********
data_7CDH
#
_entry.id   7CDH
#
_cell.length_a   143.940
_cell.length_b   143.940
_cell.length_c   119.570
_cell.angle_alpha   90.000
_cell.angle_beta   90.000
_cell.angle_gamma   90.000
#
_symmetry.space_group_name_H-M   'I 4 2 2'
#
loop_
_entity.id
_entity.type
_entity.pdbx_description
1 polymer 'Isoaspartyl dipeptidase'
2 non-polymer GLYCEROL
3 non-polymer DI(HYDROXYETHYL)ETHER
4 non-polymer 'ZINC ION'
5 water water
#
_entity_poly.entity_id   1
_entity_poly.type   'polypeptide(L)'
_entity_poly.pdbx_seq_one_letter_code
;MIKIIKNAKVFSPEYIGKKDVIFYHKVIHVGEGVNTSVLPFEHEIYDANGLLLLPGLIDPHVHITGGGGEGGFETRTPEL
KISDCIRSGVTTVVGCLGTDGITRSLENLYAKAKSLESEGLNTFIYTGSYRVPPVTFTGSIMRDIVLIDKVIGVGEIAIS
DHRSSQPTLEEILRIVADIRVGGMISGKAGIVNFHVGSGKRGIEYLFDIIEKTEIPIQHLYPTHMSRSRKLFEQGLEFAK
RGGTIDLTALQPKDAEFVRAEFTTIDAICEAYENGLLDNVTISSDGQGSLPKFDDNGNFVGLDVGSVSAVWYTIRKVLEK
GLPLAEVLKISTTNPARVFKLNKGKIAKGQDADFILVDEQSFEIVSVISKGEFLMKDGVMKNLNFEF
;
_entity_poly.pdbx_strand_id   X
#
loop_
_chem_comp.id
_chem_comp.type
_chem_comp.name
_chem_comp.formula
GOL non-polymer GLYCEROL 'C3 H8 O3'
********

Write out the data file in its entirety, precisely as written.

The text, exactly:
data_7CDH
#
_entry.id   7CDH
#
_cell.length_a   143.940
_cell.length_b   143.940
_cell.length_c   119.570
_cell.angle_alpha   90.000
_cell.angle_beta   90.000
_cell.angle_gamma   90.000
#
_symmetry.space_group_name_H-M   'I 4 2 2'
#
loop_
_entity.id
_entity.type
_entity.pdbx_description
1 polymer 'Isoaspartyl dipeptidase'
2 non-polymer GLYCEROL
3 non-polymer DI(HYDROXYETHYL)ETHER
4 non-polymer 'ZINC ION'
5 water water
#
_entity_poly.entity_id   1
_entity_poly.type   'polypeptide(L)'
_entity_poly.pdbx_seq_one_letter_code
;MIKIIKNAKVFSPEYIGKKDVIFYHKVIHVGEGVNTSVLPFEHEIYDANGLLLLPGLIDPHVHITGGGGEGGFETRTPEL
KISDCIRSGVTTVVGCLGTDGITRSLENLYAKAKSLESEGLNTFIYTGSYRVPPVTFTGSIMRDIVLIDKVIGVGEIAIS
DHRSSQPTLEEILRIVADIRVGGMISGKAGIVNFHVGSGKRGIEYLFDIIEKTEIPIQHLYPTHMSRSRKLFEQGLEFAK
RGGTIDLTALQPKDAEFVRAEFTTIDAICEAYENGLLDNVTISSDGQGSLPKFDDNGNFVGLDVGSVSAVWYTIRKVLEK
GLPLAEVLKISTTNPARVFKLNKGKIAKGQDADFILVDEQSFEIVSVISKGEFLMKDGVMKNLNFEF
;
_entity_poly.pdbx_strand_id   X
#
loop_
_chem_comp.id
_chem_comp.type
_chem_comp.name
_chem_comp.formula
GOL non-polymer GLYCEROL 'C3 H8 O3'